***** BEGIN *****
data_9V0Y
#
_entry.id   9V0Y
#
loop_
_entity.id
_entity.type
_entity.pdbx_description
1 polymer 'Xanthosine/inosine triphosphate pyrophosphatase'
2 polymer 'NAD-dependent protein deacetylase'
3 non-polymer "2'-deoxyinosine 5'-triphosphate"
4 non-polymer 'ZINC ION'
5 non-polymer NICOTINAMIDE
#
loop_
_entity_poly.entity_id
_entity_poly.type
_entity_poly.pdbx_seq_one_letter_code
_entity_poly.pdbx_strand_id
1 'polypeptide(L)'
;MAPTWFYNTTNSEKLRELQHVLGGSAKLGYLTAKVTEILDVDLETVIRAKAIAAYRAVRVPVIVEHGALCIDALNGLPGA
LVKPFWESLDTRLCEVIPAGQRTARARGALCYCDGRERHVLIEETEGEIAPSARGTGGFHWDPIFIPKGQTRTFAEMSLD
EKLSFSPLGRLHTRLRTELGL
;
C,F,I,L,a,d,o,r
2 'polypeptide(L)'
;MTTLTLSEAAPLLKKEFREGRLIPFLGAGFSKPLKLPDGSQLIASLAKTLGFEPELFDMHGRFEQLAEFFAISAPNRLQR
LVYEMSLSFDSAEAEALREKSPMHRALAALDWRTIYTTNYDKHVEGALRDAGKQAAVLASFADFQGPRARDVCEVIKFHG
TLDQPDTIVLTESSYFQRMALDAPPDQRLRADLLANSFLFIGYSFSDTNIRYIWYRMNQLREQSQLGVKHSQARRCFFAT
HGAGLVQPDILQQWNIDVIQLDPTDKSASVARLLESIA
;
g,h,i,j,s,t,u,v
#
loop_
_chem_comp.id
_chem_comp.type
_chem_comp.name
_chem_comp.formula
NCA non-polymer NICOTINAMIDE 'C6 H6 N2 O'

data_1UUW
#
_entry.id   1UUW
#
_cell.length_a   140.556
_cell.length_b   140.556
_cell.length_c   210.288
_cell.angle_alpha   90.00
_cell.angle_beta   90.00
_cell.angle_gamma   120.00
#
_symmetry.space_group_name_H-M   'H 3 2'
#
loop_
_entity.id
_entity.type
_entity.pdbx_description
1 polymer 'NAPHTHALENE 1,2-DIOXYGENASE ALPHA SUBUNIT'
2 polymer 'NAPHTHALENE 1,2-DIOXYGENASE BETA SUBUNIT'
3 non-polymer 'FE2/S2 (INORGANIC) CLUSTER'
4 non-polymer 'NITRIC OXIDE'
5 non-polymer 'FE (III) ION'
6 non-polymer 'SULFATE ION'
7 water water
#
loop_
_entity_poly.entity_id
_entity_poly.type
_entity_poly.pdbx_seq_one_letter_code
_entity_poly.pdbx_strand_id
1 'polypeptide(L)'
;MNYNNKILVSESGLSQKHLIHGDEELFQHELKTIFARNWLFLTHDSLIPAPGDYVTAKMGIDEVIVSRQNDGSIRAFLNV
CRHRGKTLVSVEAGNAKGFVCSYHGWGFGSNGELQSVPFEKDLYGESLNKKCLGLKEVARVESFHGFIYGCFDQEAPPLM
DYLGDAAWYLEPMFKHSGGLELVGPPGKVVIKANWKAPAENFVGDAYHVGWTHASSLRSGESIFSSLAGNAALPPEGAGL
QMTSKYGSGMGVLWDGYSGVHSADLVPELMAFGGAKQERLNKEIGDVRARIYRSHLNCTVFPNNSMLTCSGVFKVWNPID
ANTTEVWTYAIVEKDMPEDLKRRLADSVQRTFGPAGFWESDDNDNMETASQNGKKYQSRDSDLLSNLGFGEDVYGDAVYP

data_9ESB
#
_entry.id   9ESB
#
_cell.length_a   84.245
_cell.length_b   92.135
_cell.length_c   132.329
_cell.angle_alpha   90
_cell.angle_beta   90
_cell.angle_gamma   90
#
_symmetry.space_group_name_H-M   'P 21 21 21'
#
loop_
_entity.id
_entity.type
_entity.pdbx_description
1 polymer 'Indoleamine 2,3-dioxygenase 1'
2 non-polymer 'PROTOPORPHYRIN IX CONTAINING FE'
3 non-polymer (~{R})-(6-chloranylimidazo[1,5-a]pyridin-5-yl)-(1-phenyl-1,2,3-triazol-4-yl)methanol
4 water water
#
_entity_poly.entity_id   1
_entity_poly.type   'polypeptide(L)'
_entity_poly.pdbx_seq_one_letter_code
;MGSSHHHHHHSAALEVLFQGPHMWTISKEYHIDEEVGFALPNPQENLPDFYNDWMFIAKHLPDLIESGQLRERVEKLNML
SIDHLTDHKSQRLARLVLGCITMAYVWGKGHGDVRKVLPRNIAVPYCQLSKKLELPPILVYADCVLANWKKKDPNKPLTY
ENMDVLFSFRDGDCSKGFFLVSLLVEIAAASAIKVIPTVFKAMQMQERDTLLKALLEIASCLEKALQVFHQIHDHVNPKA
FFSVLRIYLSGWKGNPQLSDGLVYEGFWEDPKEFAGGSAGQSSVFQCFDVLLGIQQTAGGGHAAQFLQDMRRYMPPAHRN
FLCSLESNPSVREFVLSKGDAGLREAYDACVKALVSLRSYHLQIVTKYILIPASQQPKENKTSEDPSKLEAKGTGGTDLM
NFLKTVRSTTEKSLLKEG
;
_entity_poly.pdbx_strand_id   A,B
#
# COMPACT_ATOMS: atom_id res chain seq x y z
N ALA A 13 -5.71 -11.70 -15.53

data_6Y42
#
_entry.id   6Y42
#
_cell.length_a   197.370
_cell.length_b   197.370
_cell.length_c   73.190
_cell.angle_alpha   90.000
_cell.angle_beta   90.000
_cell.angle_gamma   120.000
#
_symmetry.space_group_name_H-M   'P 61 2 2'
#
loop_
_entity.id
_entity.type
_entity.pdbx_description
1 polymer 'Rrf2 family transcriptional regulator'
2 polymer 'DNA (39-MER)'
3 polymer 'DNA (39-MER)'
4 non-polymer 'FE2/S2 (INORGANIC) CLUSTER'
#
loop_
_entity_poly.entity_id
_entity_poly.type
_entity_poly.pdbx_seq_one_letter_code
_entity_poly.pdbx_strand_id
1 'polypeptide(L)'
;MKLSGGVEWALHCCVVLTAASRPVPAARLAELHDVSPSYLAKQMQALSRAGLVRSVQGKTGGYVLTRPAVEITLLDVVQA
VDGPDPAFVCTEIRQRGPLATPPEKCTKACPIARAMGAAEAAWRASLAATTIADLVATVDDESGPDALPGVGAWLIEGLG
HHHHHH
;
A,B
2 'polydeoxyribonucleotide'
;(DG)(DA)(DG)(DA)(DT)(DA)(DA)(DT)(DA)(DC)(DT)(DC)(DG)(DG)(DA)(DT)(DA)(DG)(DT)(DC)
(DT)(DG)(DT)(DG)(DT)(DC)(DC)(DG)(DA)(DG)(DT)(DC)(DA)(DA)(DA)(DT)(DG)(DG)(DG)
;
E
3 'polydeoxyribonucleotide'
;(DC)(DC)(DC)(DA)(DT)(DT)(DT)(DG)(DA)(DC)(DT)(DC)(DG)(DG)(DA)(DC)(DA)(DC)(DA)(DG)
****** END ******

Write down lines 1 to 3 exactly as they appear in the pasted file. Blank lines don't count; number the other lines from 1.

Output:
data_9V0Y
#
_entry.id   9V0Y